In order to achieve further reductions of mortality in newborn infants it will be necessary to observe four principles. Mothers and infants must be followed for infections developing after discharge from the hospital, bacterial cultures must be made from infants or adults who may be acting as carriers, specific bacteriological study must be made on individual cases rather than periodic mass cultures of hospital personnel, and nurseries must be kept up to recognized standards. Among the problems awaiting solution are the cause and cure of the hyaline membrane syndrome, the improvement of criteria for selecting infants likely to require exchange transfusions in cases of hyperbilirubinemia, and the elimination of iatrogenic disease by more diligent precautions against the sideeffects of drugs. Application of routine measures to entire nursery populations must not be substituted for attention to the individual newborn infant.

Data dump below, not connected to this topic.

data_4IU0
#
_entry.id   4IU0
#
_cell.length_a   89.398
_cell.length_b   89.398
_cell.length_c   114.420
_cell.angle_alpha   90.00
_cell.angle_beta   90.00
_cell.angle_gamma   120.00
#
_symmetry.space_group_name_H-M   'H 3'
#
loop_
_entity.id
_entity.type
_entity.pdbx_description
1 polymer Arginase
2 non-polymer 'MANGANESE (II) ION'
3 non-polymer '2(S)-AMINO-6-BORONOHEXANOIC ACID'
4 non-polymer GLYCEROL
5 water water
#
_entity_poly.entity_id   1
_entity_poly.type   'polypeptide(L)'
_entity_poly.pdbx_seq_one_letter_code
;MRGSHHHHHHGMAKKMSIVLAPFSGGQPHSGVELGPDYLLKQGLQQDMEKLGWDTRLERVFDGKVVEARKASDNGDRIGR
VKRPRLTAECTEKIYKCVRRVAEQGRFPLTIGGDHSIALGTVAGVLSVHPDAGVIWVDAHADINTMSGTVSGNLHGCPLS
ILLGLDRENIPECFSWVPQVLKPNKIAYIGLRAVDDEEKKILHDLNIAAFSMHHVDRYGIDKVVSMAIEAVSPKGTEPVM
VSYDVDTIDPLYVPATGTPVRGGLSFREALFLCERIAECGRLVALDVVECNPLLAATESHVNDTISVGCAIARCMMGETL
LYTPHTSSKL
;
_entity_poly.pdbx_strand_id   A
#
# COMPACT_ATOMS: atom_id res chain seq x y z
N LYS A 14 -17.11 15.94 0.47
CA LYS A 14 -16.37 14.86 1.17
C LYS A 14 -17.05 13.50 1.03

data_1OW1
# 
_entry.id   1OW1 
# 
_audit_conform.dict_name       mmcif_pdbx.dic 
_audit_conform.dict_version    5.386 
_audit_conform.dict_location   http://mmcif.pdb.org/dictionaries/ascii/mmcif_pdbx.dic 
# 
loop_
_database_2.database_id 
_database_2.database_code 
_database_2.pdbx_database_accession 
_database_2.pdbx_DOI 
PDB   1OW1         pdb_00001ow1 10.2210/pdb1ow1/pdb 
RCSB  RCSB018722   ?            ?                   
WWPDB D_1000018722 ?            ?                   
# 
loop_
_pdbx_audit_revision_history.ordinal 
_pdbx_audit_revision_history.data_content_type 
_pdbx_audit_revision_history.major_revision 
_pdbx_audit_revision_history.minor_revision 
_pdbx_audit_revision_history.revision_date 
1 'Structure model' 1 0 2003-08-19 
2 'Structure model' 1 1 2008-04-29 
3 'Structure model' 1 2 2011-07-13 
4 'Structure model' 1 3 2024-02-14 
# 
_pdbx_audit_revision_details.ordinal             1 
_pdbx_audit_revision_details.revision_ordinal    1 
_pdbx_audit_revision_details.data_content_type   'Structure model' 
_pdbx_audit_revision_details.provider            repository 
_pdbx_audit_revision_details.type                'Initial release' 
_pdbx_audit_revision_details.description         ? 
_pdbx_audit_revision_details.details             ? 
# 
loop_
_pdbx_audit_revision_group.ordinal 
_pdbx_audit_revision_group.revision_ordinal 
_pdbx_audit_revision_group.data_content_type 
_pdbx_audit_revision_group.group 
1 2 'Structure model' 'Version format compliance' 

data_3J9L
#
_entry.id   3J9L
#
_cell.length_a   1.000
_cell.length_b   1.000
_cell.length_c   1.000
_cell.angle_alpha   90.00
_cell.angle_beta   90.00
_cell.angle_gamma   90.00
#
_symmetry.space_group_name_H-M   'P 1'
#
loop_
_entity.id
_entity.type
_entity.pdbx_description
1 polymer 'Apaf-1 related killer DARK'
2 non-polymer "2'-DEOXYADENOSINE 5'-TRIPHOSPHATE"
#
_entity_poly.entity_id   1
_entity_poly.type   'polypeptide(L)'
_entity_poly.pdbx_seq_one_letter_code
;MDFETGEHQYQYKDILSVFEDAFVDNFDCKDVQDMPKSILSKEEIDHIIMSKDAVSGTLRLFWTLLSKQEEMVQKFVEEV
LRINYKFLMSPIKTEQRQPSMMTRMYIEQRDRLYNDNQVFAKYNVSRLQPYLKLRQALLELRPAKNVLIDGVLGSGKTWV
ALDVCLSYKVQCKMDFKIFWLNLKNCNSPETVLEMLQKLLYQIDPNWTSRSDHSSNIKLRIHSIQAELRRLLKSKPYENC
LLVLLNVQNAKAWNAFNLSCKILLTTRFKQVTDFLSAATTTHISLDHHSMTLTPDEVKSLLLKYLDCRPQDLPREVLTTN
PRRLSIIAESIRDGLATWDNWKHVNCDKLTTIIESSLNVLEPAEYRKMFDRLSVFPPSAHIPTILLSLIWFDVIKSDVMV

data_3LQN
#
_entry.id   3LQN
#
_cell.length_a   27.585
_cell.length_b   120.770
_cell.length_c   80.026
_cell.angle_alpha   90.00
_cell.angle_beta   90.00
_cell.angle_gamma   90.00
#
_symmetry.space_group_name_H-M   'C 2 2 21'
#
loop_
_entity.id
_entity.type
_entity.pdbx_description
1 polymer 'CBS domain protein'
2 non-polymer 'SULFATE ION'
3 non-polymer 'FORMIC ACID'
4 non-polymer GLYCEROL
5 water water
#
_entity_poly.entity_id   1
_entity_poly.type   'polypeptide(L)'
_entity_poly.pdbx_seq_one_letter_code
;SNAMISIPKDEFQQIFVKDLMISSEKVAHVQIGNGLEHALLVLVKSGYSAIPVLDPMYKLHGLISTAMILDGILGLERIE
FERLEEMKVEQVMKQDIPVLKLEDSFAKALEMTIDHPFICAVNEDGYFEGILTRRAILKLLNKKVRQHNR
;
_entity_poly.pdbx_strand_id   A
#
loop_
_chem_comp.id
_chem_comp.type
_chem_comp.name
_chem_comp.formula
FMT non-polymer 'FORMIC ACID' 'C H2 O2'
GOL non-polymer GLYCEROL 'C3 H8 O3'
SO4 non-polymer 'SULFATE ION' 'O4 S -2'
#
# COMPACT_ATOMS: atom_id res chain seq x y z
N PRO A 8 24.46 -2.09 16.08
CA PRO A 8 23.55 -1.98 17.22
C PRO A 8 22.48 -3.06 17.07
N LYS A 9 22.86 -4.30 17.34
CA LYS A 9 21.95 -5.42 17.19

Smith CA. THE NEWBORN INFANT. JAMA. 1960;172(5):433-434. doi:10.1001/jama.1960.03020050025007